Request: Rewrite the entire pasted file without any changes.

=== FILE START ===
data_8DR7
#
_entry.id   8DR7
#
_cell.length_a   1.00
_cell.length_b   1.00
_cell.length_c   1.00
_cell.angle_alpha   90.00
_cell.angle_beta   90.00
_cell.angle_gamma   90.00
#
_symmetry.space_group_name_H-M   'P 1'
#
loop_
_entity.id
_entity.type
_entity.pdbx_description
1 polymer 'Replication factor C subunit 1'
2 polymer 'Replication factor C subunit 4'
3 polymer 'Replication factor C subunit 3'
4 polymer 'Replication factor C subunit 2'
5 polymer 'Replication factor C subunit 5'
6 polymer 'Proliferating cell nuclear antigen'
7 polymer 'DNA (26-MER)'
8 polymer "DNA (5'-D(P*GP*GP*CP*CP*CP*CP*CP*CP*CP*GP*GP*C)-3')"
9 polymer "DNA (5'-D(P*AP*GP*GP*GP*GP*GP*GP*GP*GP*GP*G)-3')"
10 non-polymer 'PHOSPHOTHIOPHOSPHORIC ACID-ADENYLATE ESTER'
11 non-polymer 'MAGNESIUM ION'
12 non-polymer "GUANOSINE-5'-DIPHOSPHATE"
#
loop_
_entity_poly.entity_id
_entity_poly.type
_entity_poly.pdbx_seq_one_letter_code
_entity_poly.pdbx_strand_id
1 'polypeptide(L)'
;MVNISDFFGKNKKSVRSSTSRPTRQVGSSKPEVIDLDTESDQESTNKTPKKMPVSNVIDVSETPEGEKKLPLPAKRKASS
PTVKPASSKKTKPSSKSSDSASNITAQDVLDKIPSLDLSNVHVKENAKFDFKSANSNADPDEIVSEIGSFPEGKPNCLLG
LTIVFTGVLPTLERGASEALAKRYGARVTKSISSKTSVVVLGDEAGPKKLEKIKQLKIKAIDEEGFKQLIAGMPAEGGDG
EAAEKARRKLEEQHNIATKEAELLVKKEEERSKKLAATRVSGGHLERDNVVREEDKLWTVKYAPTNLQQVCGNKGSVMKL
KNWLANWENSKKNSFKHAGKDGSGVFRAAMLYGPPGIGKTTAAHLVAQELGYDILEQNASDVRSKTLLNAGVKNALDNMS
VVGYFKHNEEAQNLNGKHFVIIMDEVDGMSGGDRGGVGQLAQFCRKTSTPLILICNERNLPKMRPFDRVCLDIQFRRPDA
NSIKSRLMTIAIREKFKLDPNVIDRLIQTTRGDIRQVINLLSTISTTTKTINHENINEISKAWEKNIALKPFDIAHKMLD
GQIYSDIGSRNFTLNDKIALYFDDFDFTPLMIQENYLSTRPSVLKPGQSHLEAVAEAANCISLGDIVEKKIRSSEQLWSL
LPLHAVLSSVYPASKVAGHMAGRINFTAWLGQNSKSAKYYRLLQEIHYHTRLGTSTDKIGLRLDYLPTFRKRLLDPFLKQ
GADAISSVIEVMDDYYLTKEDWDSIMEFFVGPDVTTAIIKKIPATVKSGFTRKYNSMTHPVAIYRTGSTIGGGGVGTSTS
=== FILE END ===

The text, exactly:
data_8DR7
#
_entry.id   8DR7
#
_cell.length_a   1.00
_cell.length_b   1.00
_cell.length_c   1.00
_cell.angle_alpha   90.00
_cell.angle_beta   90.00
_cell.angle_gamma   90.00
#
_symmetry.space_group_name_H-M   'P 1'
#
loop_
_entity.id
_entity.type
_entity.pdbx_description
1 polymer 'Replication factor C subunit 1'
2 polymer 'Replication factor C subunit 4'
3 polymer 'Replication factor C subunit 3'
4 polymer 'Replication factor C subunit 2'
5 polymer 'Replication factor C subunit 5'
6 polymer 'Proliferating cell nuclear antigen'
7 polymer 'DNA (26-MER)'
8 polymer "DNA (5'-D(P*GP*GP*CP*CP*CP*CP*CP*CP*CP*GP*GP*C)-3')"
9 polymer "DNA (5'-D(P*AP*GP*GP*GP*GP*GP*GP*GP*GP*GP*G)-3')"
10 non-polymer 'PHOSPHOTHIOPHOSPHORIC ACID-ADENYLATE ESTER'
11 non-polymer 'MAGNESIUM ION'
12 non-polymer "GUANOSINE-5'-DIPHOSPHATE"
#
loop_
_entity_poly.entity_id
_entity_poly.type
_entity_poly.pdbx_seq_one_letter_code
_entity_poly.pdbx_strand_id
1 'polypeptide(L)'
;MVNISDFFGKNKKSVRSSTSRPTRQVGSSKPEVIDLDTESDQESTNKTPKKMPVSNVIDVSETPEGEKKLPLPAKRKASS
PTVKPASSKKTKPSSKSSDSASNITAQDVLDKIPSLDLSNVHVKENAKFDFKSANSNADPDEIVSEIGSFPEGKPNCLLG
LTIVFTGVLPTLERGASEALAKRYGARVTKSISSKTSVVVLGDEAGPKKLEKIKQLKIKAIDEEGFKQLIAGMPAEGGDG
EAAEKARRKLEEQHNIATKEAELLVKKEEERSKKLAATRVSGGHLERDNVVREEDKLWTVKYAPTNLQQVCGNKGSVMKL
KNWLANWENSKKNSFKHAGKDGSGVFRAAMLYGPPGIGKTTAAHLVAQELGYDILEQNASDVRSKTLLNAGVKNALDNMS
VVGYFKHNEEAQNLNGKHFVIIMDEVDGMSGGDRGGVGQLAQFCRKTSTPLILICNERNLPKMRPFDRVCLDIQFRRPDA
NSIKSRLMTIAIREKFKLDPNVIDRLIQTTRGDIRQVINLLSTISTTTKTINHENINEISKAWEKNIALKPFDIAHKMLD
GQIYSDIGSRNFTLNDKIALYFDDFDFTPLMIQENYLSTRPSVLKPGQSHLEAVAEAANCISLGDIVEKKIRSSEQLWSL
LPLHAVLSSVYPASKVAGHMAGRINFTAWLGQNSKSAKYYRLLQEIHYHTRLGTSTDKIGLRLDYLPTFRKRLLDPFLKQ
GADAISSVIEVMDDYYLTKEDWDSIMEFFVGPDVTTAIIKKIPATVKSGFTRKYNSMTHPVAIYRTGSTIGGGGVGTSTS